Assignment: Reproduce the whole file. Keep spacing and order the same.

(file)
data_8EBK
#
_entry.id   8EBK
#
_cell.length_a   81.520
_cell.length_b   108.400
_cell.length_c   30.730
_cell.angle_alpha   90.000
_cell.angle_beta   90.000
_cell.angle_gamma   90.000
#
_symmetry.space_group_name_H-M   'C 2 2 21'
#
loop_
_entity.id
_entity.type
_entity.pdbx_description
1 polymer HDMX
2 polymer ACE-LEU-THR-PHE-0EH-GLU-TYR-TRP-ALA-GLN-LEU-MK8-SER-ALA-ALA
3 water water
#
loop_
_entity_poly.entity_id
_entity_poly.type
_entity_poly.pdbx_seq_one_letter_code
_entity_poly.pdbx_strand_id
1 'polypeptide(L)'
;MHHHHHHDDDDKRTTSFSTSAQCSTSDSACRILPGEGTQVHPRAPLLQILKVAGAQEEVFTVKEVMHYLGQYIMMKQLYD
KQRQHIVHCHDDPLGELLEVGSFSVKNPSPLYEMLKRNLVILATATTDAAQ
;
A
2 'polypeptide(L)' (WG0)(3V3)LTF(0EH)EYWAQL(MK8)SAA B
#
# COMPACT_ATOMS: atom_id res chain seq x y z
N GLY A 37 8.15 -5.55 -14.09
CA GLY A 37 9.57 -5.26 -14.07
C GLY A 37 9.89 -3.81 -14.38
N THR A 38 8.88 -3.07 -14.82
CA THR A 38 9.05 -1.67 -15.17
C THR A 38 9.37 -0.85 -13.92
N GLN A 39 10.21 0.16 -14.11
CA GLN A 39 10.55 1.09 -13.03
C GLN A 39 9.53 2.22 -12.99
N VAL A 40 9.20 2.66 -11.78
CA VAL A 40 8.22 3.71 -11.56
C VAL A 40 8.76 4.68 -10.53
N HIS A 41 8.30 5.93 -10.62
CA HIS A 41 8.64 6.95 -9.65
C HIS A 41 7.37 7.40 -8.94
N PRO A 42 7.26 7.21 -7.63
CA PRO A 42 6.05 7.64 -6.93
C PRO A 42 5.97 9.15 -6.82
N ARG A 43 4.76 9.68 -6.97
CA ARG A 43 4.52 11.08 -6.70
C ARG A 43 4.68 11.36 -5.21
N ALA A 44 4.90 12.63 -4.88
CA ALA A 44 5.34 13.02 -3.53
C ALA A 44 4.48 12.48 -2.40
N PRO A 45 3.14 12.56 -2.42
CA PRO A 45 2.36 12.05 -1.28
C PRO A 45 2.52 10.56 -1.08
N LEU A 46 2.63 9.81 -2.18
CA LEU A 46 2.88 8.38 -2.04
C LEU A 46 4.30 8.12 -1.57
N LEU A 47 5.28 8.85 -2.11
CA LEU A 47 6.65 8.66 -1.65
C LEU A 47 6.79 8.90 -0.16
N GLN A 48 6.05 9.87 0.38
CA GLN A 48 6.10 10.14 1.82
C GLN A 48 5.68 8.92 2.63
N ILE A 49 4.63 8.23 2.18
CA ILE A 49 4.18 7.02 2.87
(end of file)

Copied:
data_8EBK
#
_entry.id   8EBK
#
_cell.length_a   81.520
_cell.length_b   108.400
_cell.length_c   30.730
_cell.angle_alpha   90.000
_cell.angle_beta   90.000
_cell.angle_gamma   90.000
#
_symmetry.space_group_name_H-M   'C 2 2 21'
#
loop_
_entity.id
_entity.type
_entity.pdbx_description
1 polymer HDMX
2 polymer ACE-LEU-THR-PHE-0EH-GLU-TYR-TRP-ALA-GLN-LEU-MK8-SER-ALA-ALA
3 water water
#
loop_
_entity_poly.entity_id
_entity_poly.type
_entity_poly.pdbx_seq_one_letter_code
_entity_poly.pdbx_strand_id
1 'polypeptide(L)'
;MHHHHHHDDDDKRTTSFSTSAQCSTSDSACRILPGEGTQVHPRAPLLQILKVAGAQEEVFTVKEVMHYLGQYIMMKQLYD
KQRQHIVHCHDDPLGELLEVGSFSVKNPSPLYEMLKRNLVILATATTDAAQ
;
A
2 'polypeptide(L)' (WG0)(3V3)LTF(0EH)EYWAQL(MK8)SAA B
#
# COMPACT_ATOMS: atom_id res chain seq x y z
N GLY A 37 8.15 -5.55 -14.09
CA GLY A 37 9.57 -5.26 -14.07
C GLY A 37 9.89 -3.81 -14.38
N THR A 38 8.88 -3.07 -14.82
CA THR A 38 9.05 -1.67 -15.17
C THR A 38 9.37 -0.85 -13.92
N GLN A 39 10.21 0.16 -14.11
CA GLN A 39 10.55 1.09 -13.03
C GLN A 39 9.53 2.22 -12.99
N VAL A 40 9.20 2.66 -11.78
CA VAL A 40 8.22 3.71 -11.56
C VAL A 40 8.76 4.68 -10.53
N HIS A 41 8.30 5.93 -10.62
CA HIS A 41 8.64 6.95 -9.65
C HIS A 41 7.37 7.40 -8.94
N PRO A 42 7.26 7.21 -7.63
CA PRO A 42 6.05 7.64 -6.93
C PRO A 42 5.97 9.15 -6.82
N ARG A 43 4.76 9.68 -6.97
CA ARG A 43 4.52 11.08 -6.70
C ARG A 43 4.68 11.36 -5.21
N ALA A 44 4.90 12.63 -4.88
CA ALA A 44 5.34 13.02 -3.53
C ALA A 44 4.48 12.48 -2.40
N PRO A 45 3.14 12.56 -2.42
CA PRO A 45 2.36 12.05 -1.28
C PRO A 45 2.52 10.56 -1.08
N LEU A 46 2.63 9.81 -2.18
CA LEU A 46 2.88 8.38 -2.04
C LEU A 46 4.30 8.12 -1.57
N LEU A 47 5.28 8.85 -2.11
CA LEU A 47 6.65 8.66 -1.65
C LEU A 47 6.79 8.90 -0.16
N GLN A 48 6.05 9.87 0.38
CA GLN A 48 6.10 10.14 1.82
C GLN A 48 5.68 8.92 2.63
N ILE A 49 4.63 8.23 2.18
CA ILE A 49 4.18 7.02 2.87